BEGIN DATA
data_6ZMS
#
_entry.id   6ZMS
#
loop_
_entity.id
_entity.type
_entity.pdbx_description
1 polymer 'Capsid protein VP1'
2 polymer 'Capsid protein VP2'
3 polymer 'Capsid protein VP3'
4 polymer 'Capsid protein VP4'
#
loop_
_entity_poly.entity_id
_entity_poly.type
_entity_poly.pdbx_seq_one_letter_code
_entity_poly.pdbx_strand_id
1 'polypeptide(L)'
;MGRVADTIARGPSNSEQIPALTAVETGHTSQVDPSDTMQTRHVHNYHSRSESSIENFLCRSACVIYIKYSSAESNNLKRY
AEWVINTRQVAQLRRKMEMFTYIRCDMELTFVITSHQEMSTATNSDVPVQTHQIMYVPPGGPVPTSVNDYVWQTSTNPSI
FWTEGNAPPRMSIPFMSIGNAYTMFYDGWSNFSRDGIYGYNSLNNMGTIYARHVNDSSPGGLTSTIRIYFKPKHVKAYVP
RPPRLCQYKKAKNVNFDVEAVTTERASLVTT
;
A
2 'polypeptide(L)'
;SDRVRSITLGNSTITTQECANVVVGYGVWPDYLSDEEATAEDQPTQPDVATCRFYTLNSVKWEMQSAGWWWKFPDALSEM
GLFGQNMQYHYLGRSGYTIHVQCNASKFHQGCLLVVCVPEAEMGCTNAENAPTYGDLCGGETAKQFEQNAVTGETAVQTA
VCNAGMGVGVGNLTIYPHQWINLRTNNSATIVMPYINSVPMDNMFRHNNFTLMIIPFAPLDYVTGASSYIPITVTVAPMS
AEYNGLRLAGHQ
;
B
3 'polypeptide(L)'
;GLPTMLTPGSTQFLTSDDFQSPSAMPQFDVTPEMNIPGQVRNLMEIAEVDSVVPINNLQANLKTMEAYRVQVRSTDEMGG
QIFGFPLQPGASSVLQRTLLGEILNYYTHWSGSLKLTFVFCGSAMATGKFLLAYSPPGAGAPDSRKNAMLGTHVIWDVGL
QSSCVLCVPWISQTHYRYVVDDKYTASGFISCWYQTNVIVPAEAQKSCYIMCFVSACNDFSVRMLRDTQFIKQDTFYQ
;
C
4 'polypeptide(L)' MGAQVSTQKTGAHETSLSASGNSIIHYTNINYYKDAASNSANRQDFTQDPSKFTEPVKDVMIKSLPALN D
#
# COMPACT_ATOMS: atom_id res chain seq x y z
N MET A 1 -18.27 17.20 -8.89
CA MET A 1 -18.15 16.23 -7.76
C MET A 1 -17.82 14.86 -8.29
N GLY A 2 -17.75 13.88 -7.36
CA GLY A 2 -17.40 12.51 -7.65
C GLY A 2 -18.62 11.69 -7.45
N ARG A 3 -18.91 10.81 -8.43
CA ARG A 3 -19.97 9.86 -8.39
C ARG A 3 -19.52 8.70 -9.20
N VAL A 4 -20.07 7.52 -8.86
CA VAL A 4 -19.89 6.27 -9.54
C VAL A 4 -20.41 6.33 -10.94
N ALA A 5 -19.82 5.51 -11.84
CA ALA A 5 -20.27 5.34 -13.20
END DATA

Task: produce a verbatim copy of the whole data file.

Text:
data_6ZMS
#
_entry.id   6ZMS
#
loop_
_entity.id
_entity.type
_entity.pdbx_description
1 polymer 'Capsid protein VP1'
2 polymer 'Capsid protein VP2'
3 polymer 'Capsid protein VP3'
4 polymer 'Capsid protein VP4'
#
loop_
_entity_poly.entity_id
_entity_poly.type
_entity_poly.pdbx_seq_one_letter_code
_entity_poly.pdbx_strand_id
1 'polypeptide(L)'
;MGRVADTIARGPSNSEQIPALTAVETGHTSQVDPSDTMQTRHVHNYHSRSESSIENFLCRSACVIYIKYSSAESNNLKRY
AEWVINTRQVAQLRRKMEMFTYIRCDMELTFVITSHQEMSTATNSDVPVQTHQIMYVPPGGPVPTSVNDYVWQTSTNPSI
FWTEGNAPPRMSIPFMSIGNAYTMFYDGWSNFSRDGIYGYNSLNNMGTIYARHVNDSSPGGLTSTIRIYFKPKHVKAYVP
RPPRLCQYKKAKNVNFDVEAVTTERASLVTT
;
A
2 'polypeptide(L)'
;SDRVRSITLGNSTITTQECANVVVGYGVWPDYLSDEEATAEDQPTQPDVATCRFYTLNSVKWEMQSAGWWWKFPDALSEM
GLFGQNMQYHYLGRSGYTIHVQCNASKFHQGCLLVVCVPEAEMGCTNAENAPTYGDLCGGETAKQFEQNAVTGETAVQTA
VCNAGMGVGVGNLTIYPHQWINLRTNNSATIVMPYINSVPMDNMFRHNNFTLMIIPFAPLDYVTGASSYIPITVTVAPMS
AEYNGLRLAGHQ
;
B
3 'polypeptide(L)'
;GLPTMLTPGSTQFLTSDDFQSPSAMPQFDVTPEMNIPGQVRNLMEIAEVDSVVPINNLQANLKTMEAYRVQVRSTDEMGG
QIFGFPLQPGASSVLQRTLLGEILNYYTHWSGSLKLTFVFCGSAMATGKFLLAYSPPGAGAPDSRKNAMLGTHVIWDVGL
QSSCVLCVPWISQTHYRYVVDDKYTASGFISCWYQTNVIVPAEAQKSCYIMCFVSACNDFSVRMLRDTQFIKQDTFYQ
;
C
4 'polypeptide(L)' MGAQVSTQKTGAHETSLSASGNSIIHYTNINYYKDAASNSANRQDFTQDPSKFTEPVKDVMIKSLPALN D
#
# COMPACT_ATOMS: atom_id res chain seq x y z
N MET A 1 -18.27 17.20 -8.89
CA MET A 1 -18.15 16.23 -7.76
C MET A 1 -17.82 14.86 -8.29
N GLY A 2 -17.75 13.88 -7.36
CA GLY A 2 -17.40 12.51 -7.65
C GLY A 2 -18.62 11.69 -7.45
N ARG A 3 -18.91 10.81 -8.43
CA ARG A 3 -19.97 9.86 -8.39
C ARG A 3 -19.52 8.70 -9.20
N VAL A 4 -20.07 7.52 -8.86
CA VAL A 4 -19.89 6.27 -9.54
C VAL A 4 -20.41 6.33 -10.94
N ALA A 5 -19.82 5.51 -11.84
CA ALA A 5 -20.27 5.34 -13.20